President Trump in January proposed an overhaul to a 50-year-old environmental rule that would speed up approval of large construction projects, including pipelines and highways.
The National Environmental Policy Act, signed into law by Richard Nixon, requires federal agencies to review the environmental impacts of major infrastructure projects. Those reviews can delay projects for years.
In his remarks announcing the proposal, Trump said that the “outrageously slow and burdensome federal approval process” can tie up a project for more than 10 years. “These endless delays waste money, keep projects from breaking ground, and deny jobs to our nation’s incredible workers.”
Interior Secretary David Bernhardt called it a “really, really big proposal.”
“The proposal affects virtually every significant decision made by the federal government that affects the environment,” he said. “And I believe it will be the most significant deregulatory proposal you ultimately implement.”
EPA Secretary Andrew Wheeler said that NEPA has lost sight of its goal of protecting the environment, and that the proposed changes will “streamline the permitting process without compromising environmental protections.”
The proposed changes would set narrow the scope of the act, which also requires agencies to include the public in their environmental assessment, meaning that communities could have less control over projects built in their neighborhoods.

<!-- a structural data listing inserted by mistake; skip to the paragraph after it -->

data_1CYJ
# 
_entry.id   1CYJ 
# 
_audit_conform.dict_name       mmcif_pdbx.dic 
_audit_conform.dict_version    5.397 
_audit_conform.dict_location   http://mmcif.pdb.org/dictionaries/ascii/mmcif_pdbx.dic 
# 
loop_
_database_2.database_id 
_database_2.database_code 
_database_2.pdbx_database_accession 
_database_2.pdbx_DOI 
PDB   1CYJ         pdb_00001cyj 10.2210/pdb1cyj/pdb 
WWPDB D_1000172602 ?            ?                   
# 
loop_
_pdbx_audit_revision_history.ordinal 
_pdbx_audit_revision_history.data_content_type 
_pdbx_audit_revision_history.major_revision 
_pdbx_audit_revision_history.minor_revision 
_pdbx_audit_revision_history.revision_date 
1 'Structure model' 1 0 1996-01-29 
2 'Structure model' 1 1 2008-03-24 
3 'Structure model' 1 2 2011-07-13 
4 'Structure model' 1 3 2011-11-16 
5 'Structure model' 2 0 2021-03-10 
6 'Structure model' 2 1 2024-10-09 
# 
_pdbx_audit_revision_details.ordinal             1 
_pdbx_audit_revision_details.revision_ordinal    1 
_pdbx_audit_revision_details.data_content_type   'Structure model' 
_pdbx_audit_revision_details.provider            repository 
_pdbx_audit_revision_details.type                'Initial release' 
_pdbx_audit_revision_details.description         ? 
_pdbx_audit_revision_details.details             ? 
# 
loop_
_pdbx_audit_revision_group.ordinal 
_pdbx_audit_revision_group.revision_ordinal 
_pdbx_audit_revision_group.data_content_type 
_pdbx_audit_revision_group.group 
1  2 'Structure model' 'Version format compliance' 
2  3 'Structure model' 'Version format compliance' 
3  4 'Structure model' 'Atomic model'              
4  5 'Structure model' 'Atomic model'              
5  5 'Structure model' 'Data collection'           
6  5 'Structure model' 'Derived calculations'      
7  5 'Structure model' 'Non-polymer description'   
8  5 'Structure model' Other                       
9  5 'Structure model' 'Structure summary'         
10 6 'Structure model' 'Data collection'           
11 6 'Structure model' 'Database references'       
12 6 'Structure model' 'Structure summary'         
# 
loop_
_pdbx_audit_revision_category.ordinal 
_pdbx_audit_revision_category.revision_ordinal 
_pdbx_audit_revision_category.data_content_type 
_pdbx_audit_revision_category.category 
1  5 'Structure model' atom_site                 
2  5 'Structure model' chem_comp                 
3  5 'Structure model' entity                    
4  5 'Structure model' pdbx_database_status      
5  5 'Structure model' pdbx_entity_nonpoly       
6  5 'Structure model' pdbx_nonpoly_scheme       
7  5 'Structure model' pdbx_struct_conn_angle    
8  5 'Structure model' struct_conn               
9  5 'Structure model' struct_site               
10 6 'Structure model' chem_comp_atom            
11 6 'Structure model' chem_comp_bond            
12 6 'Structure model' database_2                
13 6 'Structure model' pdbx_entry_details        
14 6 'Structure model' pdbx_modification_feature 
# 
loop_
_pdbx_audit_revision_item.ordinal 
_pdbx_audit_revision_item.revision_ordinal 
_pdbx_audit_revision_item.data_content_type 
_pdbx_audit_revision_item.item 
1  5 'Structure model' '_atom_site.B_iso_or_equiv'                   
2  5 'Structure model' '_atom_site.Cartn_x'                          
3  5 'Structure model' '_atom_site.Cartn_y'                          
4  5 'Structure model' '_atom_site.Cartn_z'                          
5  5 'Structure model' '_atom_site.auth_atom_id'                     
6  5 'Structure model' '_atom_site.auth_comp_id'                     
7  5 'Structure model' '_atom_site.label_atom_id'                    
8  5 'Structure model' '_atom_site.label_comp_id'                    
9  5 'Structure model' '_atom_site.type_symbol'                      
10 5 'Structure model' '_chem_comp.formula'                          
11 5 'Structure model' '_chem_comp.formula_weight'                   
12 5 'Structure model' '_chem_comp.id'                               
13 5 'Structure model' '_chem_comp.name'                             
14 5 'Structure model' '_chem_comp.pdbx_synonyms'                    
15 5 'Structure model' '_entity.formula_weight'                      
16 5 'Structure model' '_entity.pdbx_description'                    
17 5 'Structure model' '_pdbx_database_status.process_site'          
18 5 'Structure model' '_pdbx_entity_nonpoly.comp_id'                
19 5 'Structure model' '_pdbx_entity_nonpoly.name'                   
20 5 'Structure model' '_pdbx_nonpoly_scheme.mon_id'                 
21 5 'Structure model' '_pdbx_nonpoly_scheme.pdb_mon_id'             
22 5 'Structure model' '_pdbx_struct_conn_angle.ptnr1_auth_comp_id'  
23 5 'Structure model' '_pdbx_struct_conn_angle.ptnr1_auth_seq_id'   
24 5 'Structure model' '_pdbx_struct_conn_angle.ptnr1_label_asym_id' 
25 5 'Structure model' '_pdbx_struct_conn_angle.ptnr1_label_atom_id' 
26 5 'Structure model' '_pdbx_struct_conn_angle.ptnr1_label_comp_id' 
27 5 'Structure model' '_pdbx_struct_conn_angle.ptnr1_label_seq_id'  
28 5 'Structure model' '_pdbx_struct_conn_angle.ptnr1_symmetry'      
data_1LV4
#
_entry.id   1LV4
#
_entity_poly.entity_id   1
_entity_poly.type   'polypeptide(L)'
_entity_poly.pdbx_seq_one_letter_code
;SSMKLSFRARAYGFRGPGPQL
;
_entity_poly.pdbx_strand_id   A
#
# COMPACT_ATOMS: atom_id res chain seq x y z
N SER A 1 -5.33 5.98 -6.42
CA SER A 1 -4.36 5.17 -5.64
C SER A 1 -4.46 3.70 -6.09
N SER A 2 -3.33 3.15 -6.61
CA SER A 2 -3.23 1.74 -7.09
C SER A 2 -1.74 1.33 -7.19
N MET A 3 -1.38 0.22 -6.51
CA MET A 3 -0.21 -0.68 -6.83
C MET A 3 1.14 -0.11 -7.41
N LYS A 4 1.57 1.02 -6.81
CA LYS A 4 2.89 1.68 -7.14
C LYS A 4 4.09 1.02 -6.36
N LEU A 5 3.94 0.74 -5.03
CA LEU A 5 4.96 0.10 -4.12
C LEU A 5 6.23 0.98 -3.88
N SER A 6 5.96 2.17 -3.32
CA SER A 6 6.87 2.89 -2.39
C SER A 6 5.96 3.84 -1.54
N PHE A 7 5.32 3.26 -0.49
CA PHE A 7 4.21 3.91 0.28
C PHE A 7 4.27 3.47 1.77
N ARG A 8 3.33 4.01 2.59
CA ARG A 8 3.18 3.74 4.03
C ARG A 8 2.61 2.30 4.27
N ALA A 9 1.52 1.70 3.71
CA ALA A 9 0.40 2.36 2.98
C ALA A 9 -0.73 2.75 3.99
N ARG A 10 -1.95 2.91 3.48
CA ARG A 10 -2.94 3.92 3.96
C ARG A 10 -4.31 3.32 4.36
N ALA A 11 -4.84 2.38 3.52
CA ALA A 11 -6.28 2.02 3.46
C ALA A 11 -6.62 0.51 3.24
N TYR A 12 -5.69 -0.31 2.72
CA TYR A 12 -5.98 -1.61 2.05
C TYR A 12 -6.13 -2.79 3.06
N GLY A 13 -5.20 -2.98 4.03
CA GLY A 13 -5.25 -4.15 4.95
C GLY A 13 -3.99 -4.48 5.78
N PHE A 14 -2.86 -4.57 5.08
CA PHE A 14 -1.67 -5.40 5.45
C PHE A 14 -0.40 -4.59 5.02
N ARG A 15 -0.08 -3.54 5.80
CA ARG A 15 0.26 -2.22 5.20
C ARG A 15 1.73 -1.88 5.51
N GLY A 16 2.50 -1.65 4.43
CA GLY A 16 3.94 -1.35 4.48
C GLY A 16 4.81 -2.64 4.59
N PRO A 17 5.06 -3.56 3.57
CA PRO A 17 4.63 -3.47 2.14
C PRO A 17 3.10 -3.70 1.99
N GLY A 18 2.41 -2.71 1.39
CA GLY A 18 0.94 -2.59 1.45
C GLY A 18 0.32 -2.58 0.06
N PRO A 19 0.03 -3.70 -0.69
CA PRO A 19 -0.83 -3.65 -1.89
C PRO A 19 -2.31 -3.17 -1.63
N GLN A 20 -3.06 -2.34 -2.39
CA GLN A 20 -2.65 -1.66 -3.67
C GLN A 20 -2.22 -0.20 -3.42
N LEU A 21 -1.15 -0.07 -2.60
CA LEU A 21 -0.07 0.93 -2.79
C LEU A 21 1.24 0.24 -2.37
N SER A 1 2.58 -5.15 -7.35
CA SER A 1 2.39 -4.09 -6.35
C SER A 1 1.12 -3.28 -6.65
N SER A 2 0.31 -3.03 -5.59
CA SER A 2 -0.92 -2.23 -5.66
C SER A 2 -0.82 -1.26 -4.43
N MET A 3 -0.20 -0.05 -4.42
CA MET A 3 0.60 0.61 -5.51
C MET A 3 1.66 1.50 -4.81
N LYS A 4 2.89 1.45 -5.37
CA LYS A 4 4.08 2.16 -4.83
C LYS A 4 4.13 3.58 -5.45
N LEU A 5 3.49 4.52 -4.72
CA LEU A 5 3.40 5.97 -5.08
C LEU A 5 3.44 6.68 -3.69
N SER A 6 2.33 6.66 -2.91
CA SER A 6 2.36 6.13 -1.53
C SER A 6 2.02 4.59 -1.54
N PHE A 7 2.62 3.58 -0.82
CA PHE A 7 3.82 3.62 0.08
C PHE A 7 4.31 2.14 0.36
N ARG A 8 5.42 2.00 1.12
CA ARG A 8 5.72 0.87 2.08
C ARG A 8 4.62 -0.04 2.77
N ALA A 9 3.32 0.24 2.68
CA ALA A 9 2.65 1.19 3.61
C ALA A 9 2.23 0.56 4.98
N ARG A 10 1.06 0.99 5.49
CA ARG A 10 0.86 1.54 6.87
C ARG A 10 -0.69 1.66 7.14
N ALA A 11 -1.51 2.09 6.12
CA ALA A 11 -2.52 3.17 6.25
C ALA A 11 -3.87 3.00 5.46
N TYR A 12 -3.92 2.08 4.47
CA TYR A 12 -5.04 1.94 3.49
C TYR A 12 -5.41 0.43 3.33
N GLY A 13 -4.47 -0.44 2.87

The proposal would exclude privately financed projects that receive minimal federal funding, which could make it easier for pipelines to be built. The NEPA has been used by environmentalists and activists to delay pipeline projects.
It would set a two-year time limit on completing a full environmental review and assign one lead agency to conduct the review, rather than having multiple agencies each conduct its own.
But one of the most significant changes is language that would eliminate agencies from considering the “cumulative” effects of a project, including its impact on future climate change. “Effects should not be considered significant if they are remote in time, geographically remote, or the product of a lengthy causal chain,” the proposal states.
Industry representatives and trade union leaders are behind the proposal, saying it will speed project completion and create jobs.
Environmental groups have come out strongly against the proposal, which they say will make it harder to work against climate change. While the proposal faces a 60-day comment period and public hearings before it can be implemented, is likely to face court challenges.